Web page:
Several companies offer their services in Brussels - this is Belgium, after all! First and foremost, there is STIB or MIVB, depending on which side of the linguistic divide you prefer. The "Company for inter-communal transport in Brussels" was founded in 1954 and is a public utility operating metro, tram and bus lines. Frequency depends on the time of day and whether it's a weekday or weekend. If you're a night owl, check out their NOCTIS network of night buses. Further public transport providers include TEC, which operates in Wallonia, and De Lijn, which covers Flanders and also runs the charming Kusttram on Belgium's coast. Both companies offer bus lines into or out of Brussels - just check their maps here or here.
So where do you get tickets? Almost everywhere, actually. You can buy one on every bus or tram, albeit with a hefty premium, especially on the Airport Express Bus. The better option: the vending machines called "Go", that you'll find almost everywhere, certainly at every bigger stop or metro station. If you prefer the human touch, go to one of STIB's outlets. Tickets are valid not only for STIB, but also for the Belgian railway, De Lijn and TEC. Even for casual travelers, the best option is a 10-trip ticket. Should you need more, consider a monthly or yearly card (some employers will reimburse some or all of the cost). If you plan to use public transport regularly, do yourself a favour and get a MoBIB card. It will hold all kinds of tickets and plans (which are also cheaper this way) and is actually the only way to get into metro stations since entrance gates have been installed by STIB to crack down on fare dodgers. Additionally, you can use your MoBIB card for car-sharing and bike-sharing. De Liijn will even let you buy tickets via text message.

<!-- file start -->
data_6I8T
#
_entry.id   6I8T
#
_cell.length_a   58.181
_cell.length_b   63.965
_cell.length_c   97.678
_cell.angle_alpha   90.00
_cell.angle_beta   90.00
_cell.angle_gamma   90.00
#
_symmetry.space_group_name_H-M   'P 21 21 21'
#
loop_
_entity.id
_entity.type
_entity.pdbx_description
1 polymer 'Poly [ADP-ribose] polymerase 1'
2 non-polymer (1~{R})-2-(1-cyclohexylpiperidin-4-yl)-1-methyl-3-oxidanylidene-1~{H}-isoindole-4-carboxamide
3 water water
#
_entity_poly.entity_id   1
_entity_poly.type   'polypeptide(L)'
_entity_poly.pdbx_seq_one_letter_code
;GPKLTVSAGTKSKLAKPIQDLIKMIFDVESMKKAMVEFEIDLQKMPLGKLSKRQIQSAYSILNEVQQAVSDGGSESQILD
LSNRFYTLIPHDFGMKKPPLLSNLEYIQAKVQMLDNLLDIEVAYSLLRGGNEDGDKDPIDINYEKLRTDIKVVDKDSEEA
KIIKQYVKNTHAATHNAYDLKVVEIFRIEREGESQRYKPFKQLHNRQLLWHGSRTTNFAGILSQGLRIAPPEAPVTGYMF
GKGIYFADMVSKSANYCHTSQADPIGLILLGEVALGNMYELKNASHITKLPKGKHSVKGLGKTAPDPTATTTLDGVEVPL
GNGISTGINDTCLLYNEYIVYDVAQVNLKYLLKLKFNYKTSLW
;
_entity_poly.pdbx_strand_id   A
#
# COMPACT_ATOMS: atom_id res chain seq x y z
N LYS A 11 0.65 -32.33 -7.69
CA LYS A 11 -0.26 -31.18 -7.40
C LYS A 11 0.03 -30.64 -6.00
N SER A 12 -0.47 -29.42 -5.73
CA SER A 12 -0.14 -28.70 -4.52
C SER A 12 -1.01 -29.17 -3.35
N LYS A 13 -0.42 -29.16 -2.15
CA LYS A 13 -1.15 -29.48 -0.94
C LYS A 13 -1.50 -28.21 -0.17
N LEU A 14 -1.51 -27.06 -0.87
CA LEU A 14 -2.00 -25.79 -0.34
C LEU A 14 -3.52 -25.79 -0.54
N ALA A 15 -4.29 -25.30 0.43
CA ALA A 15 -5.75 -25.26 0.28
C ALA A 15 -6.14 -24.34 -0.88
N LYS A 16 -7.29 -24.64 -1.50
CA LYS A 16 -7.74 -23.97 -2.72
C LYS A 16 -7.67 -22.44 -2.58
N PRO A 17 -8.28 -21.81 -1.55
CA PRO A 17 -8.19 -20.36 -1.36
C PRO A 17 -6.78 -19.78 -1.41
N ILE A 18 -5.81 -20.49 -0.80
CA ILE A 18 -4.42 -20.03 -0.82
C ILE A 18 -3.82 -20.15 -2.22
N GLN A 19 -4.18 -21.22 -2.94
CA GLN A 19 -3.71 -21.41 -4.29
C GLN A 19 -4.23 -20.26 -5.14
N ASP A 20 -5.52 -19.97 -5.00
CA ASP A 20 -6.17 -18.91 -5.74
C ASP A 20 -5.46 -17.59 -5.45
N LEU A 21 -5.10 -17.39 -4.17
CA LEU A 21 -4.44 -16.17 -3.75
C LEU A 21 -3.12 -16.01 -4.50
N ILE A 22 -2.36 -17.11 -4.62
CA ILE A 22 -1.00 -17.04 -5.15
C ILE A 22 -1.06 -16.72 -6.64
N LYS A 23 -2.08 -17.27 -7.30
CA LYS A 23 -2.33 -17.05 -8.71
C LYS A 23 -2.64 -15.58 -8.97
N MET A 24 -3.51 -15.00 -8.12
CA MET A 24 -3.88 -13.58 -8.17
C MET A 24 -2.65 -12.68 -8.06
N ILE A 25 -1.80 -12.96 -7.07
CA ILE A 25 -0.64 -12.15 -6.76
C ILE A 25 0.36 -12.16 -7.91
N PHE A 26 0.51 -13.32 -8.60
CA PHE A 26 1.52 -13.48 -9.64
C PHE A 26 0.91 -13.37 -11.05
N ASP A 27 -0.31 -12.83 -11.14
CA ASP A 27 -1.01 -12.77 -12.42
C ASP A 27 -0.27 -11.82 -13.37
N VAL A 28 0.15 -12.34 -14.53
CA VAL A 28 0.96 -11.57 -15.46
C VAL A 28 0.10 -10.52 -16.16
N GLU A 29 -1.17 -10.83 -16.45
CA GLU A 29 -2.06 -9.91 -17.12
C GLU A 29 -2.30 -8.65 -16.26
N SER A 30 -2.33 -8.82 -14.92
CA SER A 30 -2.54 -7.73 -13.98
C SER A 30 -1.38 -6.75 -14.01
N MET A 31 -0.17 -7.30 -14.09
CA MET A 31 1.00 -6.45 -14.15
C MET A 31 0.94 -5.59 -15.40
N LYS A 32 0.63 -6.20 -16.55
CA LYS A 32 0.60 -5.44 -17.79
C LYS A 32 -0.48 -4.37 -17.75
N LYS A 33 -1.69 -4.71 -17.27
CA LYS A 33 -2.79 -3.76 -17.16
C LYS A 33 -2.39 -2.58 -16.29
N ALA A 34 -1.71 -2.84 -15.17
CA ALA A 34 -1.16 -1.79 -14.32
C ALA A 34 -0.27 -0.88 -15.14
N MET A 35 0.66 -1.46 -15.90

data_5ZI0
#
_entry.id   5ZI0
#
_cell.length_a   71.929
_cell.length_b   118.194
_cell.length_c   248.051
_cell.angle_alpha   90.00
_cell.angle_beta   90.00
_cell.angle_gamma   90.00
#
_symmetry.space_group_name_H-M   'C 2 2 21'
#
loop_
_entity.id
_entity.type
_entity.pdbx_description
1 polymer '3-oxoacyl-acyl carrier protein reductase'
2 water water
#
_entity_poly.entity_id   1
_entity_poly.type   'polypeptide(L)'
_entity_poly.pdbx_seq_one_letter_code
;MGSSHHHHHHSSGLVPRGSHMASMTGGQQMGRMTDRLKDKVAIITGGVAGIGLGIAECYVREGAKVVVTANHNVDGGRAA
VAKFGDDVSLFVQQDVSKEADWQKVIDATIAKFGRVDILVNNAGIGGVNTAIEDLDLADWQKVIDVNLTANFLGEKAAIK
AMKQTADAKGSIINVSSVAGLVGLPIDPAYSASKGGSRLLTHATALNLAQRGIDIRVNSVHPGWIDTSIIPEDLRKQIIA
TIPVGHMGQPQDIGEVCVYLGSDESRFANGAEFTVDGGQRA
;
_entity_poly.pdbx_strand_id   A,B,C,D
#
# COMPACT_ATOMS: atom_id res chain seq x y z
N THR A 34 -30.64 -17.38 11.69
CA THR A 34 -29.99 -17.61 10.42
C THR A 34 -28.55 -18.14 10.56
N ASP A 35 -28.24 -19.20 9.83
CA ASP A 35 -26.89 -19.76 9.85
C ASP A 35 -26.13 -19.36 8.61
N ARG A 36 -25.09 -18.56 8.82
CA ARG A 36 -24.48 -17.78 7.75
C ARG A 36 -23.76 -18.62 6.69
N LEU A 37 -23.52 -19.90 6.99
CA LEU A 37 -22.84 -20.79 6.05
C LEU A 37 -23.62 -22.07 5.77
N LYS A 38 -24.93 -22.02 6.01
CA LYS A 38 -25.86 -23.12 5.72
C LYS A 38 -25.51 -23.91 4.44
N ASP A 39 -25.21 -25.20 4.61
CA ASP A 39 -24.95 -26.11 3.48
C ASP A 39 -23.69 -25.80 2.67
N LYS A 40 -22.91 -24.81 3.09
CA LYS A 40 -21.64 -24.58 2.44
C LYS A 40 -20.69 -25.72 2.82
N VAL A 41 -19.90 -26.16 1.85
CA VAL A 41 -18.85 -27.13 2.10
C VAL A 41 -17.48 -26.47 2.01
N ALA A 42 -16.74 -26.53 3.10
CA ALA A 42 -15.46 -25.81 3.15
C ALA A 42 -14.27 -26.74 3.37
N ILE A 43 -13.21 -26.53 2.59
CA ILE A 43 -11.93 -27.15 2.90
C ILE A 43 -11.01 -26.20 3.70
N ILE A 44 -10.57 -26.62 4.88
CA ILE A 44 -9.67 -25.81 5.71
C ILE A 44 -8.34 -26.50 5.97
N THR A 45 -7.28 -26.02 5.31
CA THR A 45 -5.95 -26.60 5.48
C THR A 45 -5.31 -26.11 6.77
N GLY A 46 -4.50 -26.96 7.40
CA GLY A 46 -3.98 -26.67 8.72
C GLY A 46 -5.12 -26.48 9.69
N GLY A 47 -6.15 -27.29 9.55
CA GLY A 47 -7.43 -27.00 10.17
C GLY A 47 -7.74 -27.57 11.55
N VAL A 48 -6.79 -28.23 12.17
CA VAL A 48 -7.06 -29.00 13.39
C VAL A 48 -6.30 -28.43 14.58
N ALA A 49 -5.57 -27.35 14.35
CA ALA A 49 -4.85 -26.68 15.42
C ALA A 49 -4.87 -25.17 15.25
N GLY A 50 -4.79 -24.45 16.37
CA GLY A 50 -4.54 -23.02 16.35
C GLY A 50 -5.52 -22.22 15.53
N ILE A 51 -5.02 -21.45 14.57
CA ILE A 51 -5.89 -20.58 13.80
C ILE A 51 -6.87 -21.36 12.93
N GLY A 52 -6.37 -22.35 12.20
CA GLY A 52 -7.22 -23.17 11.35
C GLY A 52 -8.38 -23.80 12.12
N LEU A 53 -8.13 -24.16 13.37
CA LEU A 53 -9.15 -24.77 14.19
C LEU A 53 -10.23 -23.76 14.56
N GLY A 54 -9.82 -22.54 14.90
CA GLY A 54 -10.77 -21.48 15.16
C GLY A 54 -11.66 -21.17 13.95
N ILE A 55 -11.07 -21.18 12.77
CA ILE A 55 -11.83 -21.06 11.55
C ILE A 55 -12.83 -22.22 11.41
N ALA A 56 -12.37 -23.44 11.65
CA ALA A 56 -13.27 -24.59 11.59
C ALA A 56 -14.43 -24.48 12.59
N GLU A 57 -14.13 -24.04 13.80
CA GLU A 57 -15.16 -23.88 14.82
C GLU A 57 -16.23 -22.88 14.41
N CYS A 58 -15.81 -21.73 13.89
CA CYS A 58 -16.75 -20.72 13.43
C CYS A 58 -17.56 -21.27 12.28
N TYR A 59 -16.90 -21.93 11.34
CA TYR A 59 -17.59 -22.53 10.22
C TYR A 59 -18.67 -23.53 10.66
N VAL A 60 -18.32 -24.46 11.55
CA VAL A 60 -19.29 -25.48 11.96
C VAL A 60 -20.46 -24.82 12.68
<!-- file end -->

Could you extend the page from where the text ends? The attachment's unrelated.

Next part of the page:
Accessibility is a bit of an issue, especially in some of the metro and pre-metro stops (Kunst-Wet comes to mind). However, STIB is working on this issue and things should improve in the not too distant future.
As for almost anything today, there are plenty of smartphone apps for the up-to-date traveller: STIB has a mobile version of its website, a text message service called SYNCRO and official apps for both iOS and Android devices, but you should also check out iMobi or Brussels Lines. If you prefer the big screen, Google Maps will help you plan your trip with real-time public transport information in Brussels.
There's one thing, however, that epitomises the good and bad of public transport in Brussels: getting to the airport (Zaventem or Brussels National airport). If you don't want to go their by car (parking at the airport is not cheap) or by taxi (not exactly cheap, either), you can take the bus or the train. The trouble is that there are actually two bus lines, depending on what day it is. Line 12 is the official Airport Express Bus which only serves a handful of stops. During rush hour, do not take the word "express" too seriously, though, and plan enough time in order not to miss your plane. Line 21 is also marked as an airport bus, but it only serves the airport on weekends, which confuses so many people everyday - simply because STIB doesn't make it clear enough on their signs. Sigh. Nice alternatives are De Lijn's 359 and 659 bus lines. Just hop on in Zaventem and get off at Roodebeek, which has bus and metro connections aplenty to get you into Brussels (and vice-versa).
Now you should be ready to venture into Brussels on your own. Have fun and share your experience with us!
This article was originally published in the May 2011 edition of the Sunbeams Newsletter.